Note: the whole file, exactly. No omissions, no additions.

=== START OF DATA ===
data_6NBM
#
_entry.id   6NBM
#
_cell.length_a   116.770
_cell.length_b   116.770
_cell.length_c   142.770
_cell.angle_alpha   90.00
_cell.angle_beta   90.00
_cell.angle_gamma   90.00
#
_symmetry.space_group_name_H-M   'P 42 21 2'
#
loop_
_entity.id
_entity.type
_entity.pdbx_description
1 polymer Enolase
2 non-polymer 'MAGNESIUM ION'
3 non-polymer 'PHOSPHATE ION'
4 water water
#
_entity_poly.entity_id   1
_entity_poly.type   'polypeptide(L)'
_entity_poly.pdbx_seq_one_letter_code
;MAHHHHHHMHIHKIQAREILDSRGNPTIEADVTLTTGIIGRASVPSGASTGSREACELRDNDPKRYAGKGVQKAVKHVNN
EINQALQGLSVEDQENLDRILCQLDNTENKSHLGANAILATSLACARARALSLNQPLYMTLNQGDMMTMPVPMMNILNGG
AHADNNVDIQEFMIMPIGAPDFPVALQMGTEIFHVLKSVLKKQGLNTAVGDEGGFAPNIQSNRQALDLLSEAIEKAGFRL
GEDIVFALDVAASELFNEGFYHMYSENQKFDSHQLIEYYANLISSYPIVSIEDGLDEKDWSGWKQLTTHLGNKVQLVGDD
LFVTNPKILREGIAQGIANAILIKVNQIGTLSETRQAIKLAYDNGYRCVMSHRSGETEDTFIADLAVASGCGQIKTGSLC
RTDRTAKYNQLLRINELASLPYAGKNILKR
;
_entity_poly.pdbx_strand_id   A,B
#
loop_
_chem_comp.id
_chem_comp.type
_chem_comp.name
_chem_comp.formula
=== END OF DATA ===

data_6NBM
#
_entry.id   6NBM
#
_cell.length_a   116.770
_cell.length_b   116.770
_cell.length_c   142.770
_cell.angle_alpha   90.00
_cell.angle_beta   90.00
_cell.angle_gamma   90.00
#
_symmetry.space_group_name_H-M   'P 42 21 2'
#
loop_
_entity.id
_entity.type
_entity.pdbx_description
1 polymer Enolase
2 non-polymer 'MAGNESIUM ION'
3 non-polymer 'PHOSPHATE ION'
4 water water
#
_entity_poly.entity_id   1
_entity_poly.type   'polypeptide(L)'
_entity_poly.pdbx_seq_one_letter_code
;MAHHHHHHMHIHKIQAREILDSRGNPTIEADVTLTTGIIGRASVPSGASTGSREACELRDNDPKRYAGKGVQKAVKHVNN
EINQALQGLSVEDQENLDRILCQLDNTENKSHLGANAILATSLACARARALSLNQPLYMTLNQGDMMTMPVPMMNILNGG
AHADNNVDIQEFMIMPIGAPDFPVALQMGTEIFHVLKSVLKKQGLNTAVGDEGGFAPNIQSNRQALDLLSEAIEKAGFRL
GEDIVFALDVAASELFNEGFYHMYSENQKFDSHQLIEYYANLISSYPIVSIEDGLDEKDWSGWKQLTTHLGNKVQLVGDD
LFVTNPKILREGIAQGIANAILIKVNQIGTLSETRQAIKLAYDNGYRCVMSHRSGETEDTFIADLAVASGCGQIKTGSLC
RTDRTAKYNQLLRINELASLPYAGKNILKR
;
_entity_poly.pdbx_strand_id   A,B
#
loop_
_chem_comp.id
_chem_comp.type
_chem_comp.name
_chem_comp.formula